“Medicaid for All” has suddenly become the darling of the health reform crowd. Nevada almost became the first state in the nation to adopt Medicaid for All this year — until Gov. Brian Sandoval vetoed the plan in June. Other states, including Massachusetts and Minnesota, are looking into it.
These Medicaid-for-All plans would let anyone “buy into” the program. Middle-class families could pay government-set premiums for Medicaid coverage. They would get guaranteed health benefits at government-subsidized prices. And given that the program pays healthcare providers less than private insurance, Medicaid for All might even rein in health spending — or so the thinking goes.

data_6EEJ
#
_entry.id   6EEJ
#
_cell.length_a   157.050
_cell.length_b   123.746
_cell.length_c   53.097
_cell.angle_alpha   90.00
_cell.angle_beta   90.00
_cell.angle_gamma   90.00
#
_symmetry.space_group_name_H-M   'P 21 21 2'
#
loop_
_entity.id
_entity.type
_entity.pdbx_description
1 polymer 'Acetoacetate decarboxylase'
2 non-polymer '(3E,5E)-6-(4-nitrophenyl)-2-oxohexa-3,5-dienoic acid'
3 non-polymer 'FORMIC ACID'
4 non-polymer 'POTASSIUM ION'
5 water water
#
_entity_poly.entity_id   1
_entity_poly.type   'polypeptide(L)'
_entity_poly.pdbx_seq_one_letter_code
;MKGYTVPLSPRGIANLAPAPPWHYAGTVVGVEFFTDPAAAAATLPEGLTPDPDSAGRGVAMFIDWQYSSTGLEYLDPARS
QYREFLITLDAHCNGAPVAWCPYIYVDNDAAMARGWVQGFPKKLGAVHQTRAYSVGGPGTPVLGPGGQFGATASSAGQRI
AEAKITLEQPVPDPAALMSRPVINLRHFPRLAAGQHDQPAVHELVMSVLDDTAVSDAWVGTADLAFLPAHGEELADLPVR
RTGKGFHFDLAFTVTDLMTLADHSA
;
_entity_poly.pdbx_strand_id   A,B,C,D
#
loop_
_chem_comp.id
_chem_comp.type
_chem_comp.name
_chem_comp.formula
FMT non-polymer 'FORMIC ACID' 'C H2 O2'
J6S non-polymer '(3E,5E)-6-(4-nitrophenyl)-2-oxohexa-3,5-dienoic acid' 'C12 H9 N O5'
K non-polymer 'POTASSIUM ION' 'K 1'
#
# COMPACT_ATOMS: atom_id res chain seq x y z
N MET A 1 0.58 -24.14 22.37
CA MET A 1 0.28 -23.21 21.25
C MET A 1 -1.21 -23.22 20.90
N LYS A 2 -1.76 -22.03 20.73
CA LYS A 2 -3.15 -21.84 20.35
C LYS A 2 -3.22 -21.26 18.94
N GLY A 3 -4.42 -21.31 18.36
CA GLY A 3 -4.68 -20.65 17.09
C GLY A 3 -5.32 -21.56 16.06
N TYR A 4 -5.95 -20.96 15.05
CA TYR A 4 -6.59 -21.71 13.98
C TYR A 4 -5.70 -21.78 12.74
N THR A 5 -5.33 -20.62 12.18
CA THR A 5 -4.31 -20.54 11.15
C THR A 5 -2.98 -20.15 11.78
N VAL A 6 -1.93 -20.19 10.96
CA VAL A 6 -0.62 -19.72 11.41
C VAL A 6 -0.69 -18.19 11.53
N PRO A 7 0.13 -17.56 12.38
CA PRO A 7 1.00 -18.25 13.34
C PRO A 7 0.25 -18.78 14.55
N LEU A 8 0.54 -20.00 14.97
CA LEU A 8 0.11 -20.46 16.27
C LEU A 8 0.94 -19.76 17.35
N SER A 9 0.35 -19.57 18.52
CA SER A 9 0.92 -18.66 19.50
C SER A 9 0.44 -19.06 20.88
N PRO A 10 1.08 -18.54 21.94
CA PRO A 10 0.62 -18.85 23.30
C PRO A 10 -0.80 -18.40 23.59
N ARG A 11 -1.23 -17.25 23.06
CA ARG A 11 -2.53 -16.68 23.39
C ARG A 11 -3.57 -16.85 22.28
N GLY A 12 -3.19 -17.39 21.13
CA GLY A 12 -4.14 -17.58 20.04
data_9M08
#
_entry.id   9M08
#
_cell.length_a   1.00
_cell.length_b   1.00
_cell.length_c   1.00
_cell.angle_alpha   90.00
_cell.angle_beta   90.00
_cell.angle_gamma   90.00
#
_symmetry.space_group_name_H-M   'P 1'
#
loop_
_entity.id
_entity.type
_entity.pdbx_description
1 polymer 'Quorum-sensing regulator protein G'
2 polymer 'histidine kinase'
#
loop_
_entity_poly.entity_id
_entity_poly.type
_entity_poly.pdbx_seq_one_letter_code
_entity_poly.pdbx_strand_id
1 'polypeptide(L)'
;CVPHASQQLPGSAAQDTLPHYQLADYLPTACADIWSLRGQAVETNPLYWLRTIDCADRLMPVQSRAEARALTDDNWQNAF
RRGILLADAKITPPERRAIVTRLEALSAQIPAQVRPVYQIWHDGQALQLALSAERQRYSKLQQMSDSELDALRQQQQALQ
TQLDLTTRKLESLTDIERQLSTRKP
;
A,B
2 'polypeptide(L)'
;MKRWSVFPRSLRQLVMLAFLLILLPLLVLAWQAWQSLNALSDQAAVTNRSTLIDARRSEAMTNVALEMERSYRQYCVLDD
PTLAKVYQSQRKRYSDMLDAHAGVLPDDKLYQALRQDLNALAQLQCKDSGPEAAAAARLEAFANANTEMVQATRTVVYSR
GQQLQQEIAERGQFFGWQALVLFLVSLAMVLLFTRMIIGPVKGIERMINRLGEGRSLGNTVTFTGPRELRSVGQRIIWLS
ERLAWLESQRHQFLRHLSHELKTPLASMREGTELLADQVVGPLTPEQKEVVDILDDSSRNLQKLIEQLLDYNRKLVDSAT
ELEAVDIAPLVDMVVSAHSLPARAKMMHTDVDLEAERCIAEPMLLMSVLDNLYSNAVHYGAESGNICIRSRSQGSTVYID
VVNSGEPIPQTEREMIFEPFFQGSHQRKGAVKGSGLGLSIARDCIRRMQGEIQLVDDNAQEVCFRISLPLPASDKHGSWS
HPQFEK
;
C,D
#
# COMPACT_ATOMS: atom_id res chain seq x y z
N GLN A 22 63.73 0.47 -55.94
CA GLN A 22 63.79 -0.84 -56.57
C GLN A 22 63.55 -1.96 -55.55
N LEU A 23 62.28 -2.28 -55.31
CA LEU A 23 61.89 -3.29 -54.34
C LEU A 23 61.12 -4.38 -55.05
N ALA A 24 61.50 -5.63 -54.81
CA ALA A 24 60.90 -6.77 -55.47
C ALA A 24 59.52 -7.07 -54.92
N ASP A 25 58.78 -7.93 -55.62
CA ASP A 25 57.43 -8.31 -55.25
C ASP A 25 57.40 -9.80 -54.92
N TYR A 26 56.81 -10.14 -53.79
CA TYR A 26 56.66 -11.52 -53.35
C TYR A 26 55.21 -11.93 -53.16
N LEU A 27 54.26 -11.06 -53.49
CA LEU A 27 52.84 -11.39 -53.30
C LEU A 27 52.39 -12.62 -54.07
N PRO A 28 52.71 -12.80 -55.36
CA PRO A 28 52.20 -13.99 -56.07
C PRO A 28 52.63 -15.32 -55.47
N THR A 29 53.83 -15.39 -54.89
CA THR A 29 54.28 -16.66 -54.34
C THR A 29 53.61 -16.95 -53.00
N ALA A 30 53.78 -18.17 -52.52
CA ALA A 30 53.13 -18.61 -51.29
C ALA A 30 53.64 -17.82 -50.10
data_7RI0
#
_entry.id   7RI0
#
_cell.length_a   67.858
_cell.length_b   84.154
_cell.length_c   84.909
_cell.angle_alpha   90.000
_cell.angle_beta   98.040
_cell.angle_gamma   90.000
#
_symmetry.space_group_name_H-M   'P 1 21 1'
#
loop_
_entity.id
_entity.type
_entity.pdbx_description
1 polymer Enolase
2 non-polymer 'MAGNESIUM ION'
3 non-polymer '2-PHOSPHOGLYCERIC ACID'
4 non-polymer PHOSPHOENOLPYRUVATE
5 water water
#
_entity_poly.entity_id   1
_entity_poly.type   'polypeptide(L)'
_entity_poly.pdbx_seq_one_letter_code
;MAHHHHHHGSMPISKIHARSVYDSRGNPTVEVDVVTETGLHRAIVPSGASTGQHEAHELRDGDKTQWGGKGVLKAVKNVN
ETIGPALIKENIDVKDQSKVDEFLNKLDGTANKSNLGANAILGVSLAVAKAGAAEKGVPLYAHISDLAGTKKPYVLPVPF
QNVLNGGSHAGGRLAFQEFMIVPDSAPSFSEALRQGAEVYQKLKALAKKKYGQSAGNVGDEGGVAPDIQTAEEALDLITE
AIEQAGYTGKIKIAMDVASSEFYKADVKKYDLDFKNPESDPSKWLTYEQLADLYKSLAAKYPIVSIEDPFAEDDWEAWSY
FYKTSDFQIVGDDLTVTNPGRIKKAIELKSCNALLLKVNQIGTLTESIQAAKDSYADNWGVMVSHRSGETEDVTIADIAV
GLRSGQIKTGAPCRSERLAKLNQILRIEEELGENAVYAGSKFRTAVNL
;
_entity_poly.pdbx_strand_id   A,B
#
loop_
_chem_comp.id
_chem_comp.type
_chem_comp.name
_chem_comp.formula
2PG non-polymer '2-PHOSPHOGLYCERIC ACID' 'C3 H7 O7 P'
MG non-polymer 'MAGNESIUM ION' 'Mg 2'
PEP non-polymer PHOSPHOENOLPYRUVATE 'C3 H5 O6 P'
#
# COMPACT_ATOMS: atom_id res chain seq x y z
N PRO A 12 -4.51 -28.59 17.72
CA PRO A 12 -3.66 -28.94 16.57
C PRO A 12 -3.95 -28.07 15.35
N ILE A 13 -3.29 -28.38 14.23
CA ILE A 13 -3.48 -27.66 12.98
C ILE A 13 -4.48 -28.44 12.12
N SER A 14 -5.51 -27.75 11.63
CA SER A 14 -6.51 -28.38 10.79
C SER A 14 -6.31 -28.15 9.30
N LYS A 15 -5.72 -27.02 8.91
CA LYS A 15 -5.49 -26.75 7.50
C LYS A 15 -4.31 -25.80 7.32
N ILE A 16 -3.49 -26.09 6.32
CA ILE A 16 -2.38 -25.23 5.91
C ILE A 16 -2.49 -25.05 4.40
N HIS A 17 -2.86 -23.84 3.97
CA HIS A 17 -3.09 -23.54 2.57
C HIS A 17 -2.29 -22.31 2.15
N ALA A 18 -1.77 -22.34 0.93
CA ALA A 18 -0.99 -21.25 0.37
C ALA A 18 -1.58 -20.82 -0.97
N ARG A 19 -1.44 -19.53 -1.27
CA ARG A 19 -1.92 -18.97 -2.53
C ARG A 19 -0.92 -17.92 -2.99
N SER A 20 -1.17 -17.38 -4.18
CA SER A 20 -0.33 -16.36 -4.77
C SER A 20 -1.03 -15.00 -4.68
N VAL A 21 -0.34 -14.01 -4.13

This argument for “Medicaid for All” might sound compelling. But Medicaid provides low-quality care to its current beneficiaries, who are generally poor and among the most vulnerable in society, at extremely high cost to taxpayers. Expanding it would only exacerbate its problems.